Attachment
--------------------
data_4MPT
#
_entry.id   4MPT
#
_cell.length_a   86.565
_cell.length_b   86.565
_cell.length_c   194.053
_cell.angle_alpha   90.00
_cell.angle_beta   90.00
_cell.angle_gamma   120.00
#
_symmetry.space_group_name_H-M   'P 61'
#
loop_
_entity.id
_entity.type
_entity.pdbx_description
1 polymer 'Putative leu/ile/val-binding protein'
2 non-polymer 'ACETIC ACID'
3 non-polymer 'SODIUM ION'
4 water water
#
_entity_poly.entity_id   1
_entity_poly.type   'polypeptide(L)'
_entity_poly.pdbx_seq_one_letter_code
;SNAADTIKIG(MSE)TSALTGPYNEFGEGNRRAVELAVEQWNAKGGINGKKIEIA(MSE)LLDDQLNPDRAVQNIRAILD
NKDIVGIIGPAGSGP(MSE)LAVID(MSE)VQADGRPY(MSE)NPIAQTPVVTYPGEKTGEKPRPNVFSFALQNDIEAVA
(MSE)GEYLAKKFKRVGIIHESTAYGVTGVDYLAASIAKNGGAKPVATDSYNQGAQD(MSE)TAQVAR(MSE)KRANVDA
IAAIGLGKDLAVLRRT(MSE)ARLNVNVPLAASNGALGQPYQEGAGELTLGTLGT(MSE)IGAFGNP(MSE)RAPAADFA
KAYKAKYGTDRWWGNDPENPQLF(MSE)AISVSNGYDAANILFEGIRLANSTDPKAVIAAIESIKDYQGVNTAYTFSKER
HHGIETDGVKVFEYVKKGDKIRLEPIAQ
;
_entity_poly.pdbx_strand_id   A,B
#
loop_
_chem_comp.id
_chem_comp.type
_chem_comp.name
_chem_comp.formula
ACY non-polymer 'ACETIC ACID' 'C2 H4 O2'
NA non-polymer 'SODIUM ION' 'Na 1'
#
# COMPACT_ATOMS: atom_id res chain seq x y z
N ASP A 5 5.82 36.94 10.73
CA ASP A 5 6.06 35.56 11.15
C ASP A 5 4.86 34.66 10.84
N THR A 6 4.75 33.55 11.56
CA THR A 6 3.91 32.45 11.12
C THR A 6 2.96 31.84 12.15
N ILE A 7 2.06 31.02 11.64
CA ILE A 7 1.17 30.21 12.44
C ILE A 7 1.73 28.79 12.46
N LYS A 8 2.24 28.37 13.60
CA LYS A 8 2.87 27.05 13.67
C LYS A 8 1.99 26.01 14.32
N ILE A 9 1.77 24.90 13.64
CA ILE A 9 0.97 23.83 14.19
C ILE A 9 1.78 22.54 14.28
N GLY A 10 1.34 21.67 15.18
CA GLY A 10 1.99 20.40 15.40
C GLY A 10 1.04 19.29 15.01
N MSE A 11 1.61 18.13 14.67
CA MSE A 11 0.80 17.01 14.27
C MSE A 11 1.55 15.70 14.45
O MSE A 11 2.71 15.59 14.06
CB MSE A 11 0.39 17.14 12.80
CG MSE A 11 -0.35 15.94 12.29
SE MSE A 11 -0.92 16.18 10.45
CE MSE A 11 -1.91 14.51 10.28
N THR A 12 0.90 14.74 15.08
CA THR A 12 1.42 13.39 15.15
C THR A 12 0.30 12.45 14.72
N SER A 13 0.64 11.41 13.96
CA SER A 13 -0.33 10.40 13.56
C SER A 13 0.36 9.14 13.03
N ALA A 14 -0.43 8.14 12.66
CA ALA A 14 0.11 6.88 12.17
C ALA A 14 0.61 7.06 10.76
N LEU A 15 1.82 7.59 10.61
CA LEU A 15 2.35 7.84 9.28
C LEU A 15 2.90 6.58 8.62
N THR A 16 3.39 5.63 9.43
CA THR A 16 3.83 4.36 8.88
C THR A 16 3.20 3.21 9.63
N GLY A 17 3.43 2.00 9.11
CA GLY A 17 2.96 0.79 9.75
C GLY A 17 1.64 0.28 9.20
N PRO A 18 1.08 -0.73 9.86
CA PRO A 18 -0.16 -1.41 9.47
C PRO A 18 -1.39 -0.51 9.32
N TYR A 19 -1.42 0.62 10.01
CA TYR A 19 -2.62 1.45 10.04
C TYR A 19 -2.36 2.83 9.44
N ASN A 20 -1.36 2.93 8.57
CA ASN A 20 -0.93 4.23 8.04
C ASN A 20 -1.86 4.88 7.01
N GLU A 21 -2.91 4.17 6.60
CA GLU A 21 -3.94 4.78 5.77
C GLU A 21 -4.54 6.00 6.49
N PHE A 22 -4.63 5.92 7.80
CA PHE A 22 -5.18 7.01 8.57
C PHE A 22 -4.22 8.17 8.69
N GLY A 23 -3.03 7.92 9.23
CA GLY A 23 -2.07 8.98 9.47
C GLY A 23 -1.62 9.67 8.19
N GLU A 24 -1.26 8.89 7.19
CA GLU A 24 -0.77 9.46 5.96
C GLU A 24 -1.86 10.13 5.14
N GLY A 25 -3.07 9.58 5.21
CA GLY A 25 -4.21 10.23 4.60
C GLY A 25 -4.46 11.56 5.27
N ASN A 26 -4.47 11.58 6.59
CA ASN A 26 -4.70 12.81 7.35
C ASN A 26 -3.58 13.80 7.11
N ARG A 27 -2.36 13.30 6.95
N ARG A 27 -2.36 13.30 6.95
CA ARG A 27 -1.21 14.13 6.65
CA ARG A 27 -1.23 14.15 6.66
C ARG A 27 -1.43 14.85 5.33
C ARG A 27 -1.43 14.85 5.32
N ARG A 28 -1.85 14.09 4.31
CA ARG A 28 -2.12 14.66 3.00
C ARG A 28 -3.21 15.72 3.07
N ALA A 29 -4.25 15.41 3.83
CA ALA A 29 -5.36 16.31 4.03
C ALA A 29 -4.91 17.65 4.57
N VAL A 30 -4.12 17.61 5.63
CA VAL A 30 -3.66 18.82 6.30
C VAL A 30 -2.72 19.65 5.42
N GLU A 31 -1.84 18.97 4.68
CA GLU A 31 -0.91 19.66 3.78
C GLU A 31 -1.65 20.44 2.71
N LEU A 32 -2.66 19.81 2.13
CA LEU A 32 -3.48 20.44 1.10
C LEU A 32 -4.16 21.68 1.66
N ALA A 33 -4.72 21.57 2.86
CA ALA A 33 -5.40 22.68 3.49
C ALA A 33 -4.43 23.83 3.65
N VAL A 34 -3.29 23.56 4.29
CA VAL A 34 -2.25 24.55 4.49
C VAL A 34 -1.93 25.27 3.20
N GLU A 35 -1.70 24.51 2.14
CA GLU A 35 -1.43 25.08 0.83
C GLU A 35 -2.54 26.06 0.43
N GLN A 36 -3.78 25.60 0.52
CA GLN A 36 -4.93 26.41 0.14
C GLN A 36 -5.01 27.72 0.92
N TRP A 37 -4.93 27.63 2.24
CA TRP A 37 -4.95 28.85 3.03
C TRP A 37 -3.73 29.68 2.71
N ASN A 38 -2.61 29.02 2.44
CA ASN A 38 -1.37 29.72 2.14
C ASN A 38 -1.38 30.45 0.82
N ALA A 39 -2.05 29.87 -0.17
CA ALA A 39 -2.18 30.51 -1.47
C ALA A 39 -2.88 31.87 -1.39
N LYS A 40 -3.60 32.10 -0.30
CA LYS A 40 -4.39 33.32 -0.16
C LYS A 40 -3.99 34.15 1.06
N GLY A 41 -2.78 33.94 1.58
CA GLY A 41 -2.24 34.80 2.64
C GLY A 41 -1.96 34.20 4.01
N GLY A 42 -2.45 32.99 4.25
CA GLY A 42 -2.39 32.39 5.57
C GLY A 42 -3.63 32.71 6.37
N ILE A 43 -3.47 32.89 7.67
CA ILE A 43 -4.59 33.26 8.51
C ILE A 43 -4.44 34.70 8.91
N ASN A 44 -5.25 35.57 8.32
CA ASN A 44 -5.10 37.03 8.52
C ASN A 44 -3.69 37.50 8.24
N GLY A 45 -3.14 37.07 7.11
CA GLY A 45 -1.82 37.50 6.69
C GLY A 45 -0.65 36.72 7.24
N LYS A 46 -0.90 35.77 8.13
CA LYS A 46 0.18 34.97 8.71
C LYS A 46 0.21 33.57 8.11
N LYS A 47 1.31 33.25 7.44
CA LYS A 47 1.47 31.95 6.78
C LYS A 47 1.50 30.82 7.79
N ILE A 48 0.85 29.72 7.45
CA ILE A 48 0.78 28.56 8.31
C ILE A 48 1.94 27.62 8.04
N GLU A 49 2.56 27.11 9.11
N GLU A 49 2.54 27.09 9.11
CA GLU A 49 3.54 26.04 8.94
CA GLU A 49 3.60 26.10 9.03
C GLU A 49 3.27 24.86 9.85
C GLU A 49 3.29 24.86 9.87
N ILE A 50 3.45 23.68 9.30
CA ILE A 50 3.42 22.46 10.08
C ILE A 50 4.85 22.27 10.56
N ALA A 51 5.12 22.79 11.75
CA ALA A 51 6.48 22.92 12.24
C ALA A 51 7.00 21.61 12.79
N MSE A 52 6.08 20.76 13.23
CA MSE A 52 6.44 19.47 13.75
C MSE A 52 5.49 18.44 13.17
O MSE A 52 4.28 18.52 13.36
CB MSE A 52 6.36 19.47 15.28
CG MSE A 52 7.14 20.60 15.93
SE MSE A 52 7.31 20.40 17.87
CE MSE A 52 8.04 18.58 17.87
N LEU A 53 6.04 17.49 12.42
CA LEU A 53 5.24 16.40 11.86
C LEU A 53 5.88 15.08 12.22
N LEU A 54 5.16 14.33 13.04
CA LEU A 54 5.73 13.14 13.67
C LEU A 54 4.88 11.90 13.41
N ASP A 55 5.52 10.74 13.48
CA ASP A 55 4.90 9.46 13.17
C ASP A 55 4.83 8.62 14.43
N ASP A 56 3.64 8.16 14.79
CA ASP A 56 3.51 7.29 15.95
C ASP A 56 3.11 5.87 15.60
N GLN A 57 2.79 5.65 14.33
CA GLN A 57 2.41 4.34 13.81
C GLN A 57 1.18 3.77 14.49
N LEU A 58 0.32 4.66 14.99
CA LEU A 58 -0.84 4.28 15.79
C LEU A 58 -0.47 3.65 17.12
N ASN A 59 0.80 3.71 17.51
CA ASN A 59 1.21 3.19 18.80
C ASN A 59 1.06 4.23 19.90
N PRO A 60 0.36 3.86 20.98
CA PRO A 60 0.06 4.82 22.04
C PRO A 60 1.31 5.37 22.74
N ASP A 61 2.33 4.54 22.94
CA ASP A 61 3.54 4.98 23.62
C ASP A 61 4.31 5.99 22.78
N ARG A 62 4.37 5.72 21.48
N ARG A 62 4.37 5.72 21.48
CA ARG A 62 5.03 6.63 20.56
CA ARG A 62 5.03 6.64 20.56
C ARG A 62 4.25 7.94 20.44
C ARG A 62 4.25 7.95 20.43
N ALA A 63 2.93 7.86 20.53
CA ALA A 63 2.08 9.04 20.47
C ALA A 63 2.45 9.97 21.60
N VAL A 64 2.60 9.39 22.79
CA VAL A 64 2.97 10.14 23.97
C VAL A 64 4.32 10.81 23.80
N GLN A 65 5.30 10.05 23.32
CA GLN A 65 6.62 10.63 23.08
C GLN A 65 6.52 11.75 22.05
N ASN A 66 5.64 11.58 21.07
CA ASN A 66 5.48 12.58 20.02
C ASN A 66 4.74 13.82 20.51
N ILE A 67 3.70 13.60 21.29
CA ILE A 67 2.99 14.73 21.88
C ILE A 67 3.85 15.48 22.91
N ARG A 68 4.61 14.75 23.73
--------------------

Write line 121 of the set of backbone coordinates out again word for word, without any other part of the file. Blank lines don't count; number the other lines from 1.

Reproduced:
N ARG A 28 -1.85 14.09 4.31